Black History: Can’t Stop, Won’t Stop

February 24, 2023

Nobody can teach me who I am. You can describe parts of me, but who I am – and what I need – is something I have to find out myself. – Chinua Achebe

In July 2022, Da Bagel Spot in Shoreditch advertised a new bagel consisting of jerk chicken, Mac and Cheese and Jollof Rice. One particular comment described it as the diaspora in a bagel. In 2016, Solange released A Seat At The Table. It was described as a love letter, a manifesto, a celebration to and of Blackness, Houston, joy, womanhood and many more. ASATT is not one thing. It is careful amalgamation of the multiplicities of Black identities carved into a small space of 51 minutes. The bagel is Blackness as commodity, a poor mish mash of Black idenities. ASATT is an honoring of Blackness more indicative of Solange’s experiences. Black identities across the world are varied in their interpretations of what it means to be Black and celebrating their Blackness. This is rooted in cultural expression, national pride and identity, and the intersections therein.

Global Black Identities

One of the underlying issues in online diaspora discourse is the failure to respect and recognize other experiences. Every few months we are reminded that Blackness is not a monolith and every few months we still descend into the chaos that rejects this statement. This is one of the issues with Black Panther and the ‘Wakandafication’ (Bentil, 2020) that has followed suit.  Black Panther was and still is an important movie in its own right. However, no movie under a monopolized media conglomerate was ever going to be the savior people wanted it to be.

Wakanda is not a real place, Wakandans are not real people. But Black people in the Global South are. Our lives are not all rooted in royalty and exempt from colonial and imperialist rule. That is a truth that sits rightly alongside the involvement of Black people in the slave trade, while also understanding the circumstances surrounding these occurrences.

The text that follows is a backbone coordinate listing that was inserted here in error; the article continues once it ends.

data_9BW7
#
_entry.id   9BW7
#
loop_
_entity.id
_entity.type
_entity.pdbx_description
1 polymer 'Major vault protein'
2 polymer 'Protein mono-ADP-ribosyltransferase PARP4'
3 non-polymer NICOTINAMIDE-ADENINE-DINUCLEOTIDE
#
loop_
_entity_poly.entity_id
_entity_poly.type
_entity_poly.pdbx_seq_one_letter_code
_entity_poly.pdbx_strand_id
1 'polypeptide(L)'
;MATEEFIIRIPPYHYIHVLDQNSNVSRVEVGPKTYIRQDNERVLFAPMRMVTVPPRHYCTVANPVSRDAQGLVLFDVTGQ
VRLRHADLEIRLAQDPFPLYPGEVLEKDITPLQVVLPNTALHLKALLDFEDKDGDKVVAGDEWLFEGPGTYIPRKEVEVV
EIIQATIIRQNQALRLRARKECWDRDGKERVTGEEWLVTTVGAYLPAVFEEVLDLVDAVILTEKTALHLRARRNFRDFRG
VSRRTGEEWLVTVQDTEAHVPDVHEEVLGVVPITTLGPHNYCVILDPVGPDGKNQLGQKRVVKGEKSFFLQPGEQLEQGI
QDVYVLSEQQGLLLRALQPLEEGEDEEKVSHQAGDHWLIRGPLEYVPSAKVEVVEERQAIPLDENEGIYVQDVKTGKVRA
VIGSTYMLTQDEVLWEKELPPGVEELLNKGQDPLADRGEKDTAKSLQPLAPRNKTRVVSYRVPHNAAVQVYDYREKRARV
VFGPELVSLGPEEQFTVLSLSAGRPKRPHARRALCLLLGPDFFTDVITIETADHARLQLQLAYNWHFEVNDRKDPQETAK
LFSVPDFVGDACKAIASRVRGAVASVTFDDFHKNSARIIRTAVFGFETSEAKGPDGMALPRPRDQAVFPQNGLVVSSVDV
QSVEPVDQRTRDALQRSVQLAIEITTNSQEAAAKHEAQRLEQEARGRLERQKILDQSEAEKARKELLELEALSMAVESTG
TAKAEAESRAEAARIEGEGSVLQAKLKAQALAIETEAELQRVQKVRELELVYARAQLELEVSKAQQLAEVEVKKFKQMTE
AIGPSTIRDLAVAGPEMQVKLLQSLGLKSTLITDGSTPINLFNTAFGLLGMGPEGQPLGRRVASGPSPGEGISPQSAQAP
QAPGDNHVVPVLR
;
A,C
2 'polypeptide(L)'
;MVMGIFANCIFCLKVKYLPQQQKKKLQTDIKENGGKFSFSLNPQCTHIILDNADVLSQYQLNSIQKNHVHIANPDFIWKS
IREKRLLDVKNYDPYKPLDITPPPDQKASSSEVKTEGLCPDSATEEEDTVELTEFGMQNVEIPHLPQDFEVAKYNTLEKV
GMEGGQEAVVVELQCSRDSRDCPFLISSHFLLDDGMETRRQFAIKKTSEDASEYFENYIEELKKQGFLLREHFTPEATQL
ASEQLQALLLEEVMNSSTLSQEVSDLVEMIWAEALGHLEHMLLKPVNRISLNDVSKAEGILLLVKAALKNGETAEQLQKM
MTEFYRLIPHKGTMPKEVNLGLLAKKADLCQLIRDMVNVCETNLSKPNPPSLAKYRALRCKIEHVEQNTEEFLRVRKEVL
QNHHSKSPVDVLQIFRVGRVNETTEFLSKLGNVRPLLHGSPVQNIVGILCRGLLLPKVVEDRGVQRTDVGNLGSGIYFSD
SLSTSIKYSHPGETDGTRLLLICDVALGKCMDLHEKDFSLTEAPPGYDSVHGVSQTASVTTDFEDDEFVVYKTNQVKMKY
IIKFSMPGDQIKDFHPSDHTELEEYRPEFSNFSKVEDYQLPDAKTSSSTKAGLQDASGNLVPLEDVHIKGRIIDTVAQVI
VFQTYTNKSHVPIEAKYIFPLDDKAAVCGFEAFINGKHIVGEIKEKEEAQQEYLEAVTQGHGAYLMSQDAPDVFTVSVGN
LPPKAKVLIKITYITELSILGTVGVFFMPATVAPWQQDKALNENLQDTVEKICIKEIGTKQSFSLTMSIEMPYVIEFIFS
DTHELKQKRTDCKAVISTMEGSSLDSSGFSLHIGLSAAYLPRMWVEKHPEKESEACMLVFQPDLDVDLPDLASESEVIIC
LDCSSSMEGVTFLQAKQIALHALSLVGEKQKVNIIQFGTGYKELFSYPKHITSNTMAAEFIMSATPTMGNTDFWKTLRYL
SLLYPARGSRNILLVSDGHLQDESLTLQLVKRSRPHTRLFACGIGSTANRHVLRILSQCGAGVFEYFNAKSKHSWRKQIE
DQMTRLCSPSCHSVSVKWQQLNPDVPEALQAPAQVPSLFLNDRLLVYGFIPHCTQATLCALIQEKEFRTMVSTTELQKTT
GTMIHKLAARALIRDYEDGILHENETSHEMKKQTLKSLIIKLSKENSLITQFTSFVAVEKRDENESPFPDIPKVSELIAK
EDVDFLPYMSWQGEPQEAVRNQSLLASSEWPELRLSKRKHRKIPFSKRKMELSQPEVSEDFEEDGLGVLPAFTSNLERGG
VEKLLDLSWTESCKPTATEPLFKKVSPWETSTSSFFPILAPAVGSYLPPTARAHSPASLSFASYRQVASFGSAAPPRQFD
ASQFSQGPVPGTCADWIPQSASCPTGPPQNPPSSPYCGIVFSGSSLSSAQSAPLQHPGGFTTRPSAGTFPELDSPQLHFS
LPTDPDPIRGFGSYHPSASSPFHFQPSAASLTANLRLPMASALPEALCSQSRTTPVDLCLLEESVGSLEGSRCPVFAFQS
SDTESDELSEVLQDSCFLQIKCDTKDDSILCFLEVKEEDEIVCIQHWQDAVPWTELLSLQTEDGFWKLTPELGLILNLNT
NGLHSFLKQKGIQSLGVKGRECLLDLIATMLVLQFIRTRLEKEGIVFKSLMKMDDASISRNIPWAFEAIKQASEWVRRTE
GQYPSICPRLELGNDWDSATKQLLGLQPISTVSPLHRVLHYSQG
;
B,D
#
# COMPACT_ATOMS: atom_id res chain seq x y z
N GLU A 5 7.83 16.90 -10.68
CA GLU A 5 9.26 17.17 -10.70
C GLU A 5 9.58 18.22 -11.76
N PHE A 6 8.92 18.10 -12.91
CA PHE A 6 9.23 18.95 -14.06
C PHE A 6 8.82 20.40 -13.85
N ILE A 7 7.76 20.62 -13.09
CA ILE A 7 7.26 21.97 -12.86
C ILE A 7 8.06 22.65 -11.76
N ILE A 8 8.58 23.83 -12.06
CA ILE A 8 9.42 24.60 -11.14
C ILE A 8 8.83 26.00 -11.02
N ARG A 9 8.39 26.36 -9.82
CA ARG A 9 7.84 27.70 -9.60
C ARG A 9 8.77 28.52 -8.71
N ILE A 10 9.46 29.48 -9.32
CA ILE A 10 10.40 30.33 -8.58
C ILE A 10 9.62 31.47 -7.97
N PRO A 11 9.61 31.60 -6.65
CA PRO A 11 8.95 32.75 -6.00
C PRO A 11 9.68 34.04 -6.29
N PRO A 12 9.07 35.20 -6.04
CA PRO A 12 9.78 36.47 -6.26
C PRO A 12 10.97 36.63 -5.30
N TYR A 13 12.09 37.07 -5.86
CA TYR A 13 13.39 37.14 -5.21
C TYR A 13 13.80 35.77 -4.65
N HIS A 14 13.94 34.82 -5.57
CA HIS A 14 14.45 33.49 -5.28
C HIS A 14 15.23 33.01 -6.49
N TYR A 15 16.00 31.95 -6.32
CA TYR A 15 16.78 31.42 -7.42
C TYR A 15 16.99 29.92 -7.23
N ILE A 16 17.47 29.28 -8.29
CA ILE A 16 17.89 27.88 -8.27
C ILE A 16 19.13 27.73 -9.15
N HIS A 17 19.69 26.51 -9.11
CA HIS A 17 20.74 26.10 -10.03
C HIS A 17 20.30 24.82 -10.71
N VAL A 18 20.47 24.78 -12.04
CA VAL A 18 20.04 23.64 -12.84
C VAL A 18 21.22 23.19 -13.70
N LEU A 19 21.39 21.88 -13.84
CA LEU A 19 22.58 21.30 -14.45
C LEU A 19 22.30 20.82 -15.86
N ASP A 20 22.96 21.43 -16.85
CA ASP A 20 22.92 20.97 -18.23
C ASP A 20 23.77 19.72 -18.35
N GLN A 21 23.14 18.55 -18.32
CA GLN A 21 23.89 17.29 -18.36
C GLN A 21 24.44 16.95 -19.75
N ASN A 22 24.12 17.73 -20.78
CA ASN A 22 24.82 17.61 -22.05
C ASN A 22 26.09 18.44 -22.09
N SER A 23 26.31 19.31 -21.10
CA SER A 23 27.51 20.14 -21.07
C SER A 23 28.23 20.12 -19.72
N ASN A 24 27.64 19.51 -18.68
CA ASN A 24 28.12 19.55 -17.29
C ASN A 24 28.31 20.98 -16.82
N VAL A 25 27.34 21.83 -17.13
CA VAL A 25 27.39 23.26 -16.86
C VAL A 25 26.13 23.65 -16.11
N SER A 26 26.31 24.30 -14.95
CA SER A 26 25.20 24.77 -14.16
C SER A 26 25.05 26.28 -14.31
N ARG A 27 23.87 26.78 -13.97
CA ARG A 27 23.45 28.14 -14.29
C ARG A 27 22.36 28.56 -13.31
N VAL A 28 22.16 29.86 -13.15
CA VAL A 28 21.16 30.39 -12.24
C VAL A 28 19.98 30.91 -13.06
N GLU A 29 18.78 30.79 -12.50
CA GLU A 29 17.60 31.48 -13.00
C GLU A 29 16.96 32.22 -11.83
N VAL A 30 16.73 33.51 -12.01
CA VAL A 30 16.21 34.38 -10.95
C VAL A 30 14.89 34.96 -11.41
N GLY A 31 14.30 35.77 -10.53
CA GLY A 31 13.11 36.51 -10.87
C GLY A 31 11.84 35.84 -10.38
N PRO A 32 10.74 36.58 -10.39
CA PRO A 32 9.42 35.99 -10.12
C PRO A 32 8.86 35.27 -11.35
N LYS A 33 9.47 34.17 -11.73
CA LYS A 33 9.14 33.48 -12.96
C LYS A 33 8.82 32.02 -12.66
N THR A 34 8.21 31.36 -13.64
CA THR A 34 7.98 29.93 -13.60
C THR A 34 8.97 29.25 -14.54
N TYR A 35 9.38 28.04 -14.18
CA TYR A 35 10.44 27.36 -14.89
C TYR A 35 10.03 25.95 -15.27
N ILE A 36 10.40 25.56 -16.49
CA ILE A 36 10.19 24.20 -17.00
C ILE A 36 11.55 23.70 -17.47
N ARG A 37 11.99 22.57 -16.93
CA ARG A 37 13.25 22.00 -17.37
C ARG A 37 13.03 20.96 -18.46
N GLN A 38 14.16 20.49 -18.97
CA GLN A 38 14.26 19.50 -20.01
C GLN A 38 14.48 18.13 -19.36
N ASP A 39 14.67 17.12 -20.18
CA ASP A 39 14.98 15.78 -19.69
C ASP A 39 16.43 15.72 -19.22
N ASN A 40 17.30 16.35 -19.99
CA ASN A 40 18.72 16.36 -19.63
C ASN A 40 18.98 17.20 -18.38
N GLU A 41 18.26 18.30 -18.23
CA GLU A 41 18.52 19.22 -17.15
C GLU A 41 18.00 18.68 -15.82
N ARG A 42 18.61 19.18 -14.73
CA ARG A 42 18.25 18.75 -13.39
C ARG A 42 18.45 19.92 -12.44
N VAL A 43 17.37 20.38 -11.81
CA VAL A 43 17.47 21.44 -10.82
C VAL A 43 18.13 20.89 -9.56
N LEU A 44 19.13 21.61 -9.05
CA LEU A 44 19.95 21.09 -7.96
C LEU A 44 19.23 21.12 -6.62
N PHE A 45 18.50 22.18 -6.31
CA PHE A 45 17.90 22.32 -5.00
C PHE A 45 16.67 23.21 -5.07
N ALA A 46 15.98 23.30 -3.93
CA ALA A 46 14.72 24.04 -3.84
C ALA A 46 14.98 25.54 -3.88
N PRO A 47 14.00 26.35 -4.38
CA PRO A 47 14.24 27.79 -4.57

Differences are not bad, rather they can be uniting. Ryan Coogler, on filming BP1, noted a familiarity and sense of community in filming the waterfall scenes, ‘I spent time with people in their rituals and I was like oh yeah, we do the exact same thing at home.’ It’s just got a different name. Film making to Coogler is a way to answer the ‘thematic questions that I don’t know the answer to and I’m curious to learn.’ This understanding is central to the movie which takes a stand against the commodification of culture. The need to monetize anything one has, can get their hands on as a means of coming up, making a name or digging oneself out of the trenches underlies the problem with capitalism and rallying community around monetary gains. It’s just not going to work. It’s not community either, it’s mass individualization and it won’t work in the long term.

Blackness in community

The warmth of community means an understanding of our differences, our experiences and the words we find to celebrate persons in their own words. It means that one’s description of their experience is not all encompassing and telling of all. If may or may not still resonate with others and that’s fine. Education and learning extends beyond the classroom, for many of us, important facets of history were learnt in other spaces. With a crackdown on what constitutes appropriate history, it’s up to us to rally around and share what we can in the ways we can. That’s why we have many words, many people and many forms of expression. We might be coming to the end of Black History Month but it doesn’t stop here.